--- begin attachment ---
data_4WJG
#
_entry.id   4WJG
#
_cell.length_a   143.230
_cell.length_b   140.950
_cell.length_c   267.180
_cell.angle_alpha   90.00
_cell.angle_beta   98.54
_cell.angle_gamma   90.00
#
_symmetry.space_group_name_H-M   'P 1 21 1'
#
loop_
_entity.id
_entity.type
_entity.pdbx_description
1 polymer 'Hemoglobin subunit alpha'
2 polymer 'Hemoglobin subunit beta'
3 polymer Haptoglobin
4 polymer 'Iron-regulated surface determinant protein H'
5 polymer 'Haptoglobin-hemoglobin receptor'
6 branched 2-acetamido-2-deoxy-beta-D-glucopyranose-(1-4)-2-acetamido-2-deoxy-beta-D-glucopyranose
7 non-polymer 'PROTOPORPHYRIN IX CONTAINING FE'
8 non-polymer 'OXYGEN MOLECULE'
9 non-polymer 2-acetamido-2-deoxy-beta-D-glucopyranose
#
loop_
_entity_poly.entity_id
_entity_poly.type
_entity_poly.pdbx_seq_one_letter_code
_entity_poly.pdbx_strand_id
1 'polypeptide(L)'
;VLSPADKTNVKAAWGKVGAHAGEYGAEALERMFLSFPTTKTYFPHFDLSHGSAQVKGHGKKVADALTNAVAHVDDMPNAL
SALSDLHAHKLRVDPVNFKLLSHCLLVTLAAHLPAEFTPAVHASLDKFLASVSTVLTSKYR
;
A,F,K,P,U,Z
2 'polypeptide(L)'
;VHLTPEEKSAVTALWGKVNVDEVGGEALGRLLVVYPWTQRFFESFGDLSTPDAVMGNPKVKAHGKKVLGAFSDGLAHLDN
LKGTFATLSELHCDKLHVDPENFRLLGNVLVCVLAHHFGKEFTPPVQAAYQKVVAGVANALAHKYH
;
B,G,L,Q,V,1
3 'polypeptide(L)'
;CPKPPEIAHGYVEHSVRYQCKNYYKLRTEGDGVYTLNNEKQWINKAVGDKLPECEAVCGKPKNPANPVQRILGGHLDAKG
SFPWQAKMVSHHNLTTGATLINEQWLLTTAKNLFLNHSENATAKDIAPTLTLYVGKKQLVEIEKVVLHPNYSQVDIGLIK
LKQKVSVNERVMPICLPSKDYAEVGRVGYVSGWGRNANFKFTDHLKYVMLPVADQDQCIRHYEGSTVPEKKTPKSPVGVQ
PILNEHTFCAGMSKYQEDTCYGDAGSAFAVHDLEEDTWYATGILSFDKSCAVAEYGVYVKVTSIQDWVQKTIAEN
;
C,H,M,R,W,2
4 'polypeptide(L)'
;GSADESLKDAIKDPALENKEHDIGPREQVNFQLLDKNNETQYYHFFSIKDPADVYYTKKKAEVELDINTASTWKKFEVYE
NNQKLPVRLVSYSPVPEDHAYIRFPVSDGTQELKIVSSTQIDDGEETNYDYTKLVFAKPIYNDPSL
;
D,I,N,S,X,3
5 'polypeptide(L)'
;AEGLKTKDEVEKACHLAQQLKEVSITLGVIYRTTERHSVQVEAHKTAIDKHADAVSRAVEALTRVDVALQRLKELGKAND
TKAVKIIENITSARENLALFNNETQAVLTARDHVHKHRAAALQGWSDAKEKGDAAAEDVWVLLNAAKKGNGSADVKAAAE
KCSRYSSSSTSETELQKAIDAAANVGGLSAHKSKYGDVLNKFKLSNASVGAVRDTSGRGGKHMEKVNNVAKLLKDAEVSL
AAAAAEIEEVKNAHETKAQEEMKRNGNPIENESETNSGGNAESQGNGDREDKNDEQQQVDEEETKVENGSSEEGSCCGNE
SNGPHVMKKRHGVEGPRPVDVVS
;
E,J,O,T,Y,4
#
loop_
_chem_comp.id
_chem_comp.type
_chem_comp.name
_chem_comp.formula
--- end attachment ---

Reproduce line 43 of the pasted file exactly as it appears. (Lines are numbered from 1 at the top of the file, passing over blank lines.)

3 'polypeptide(L)'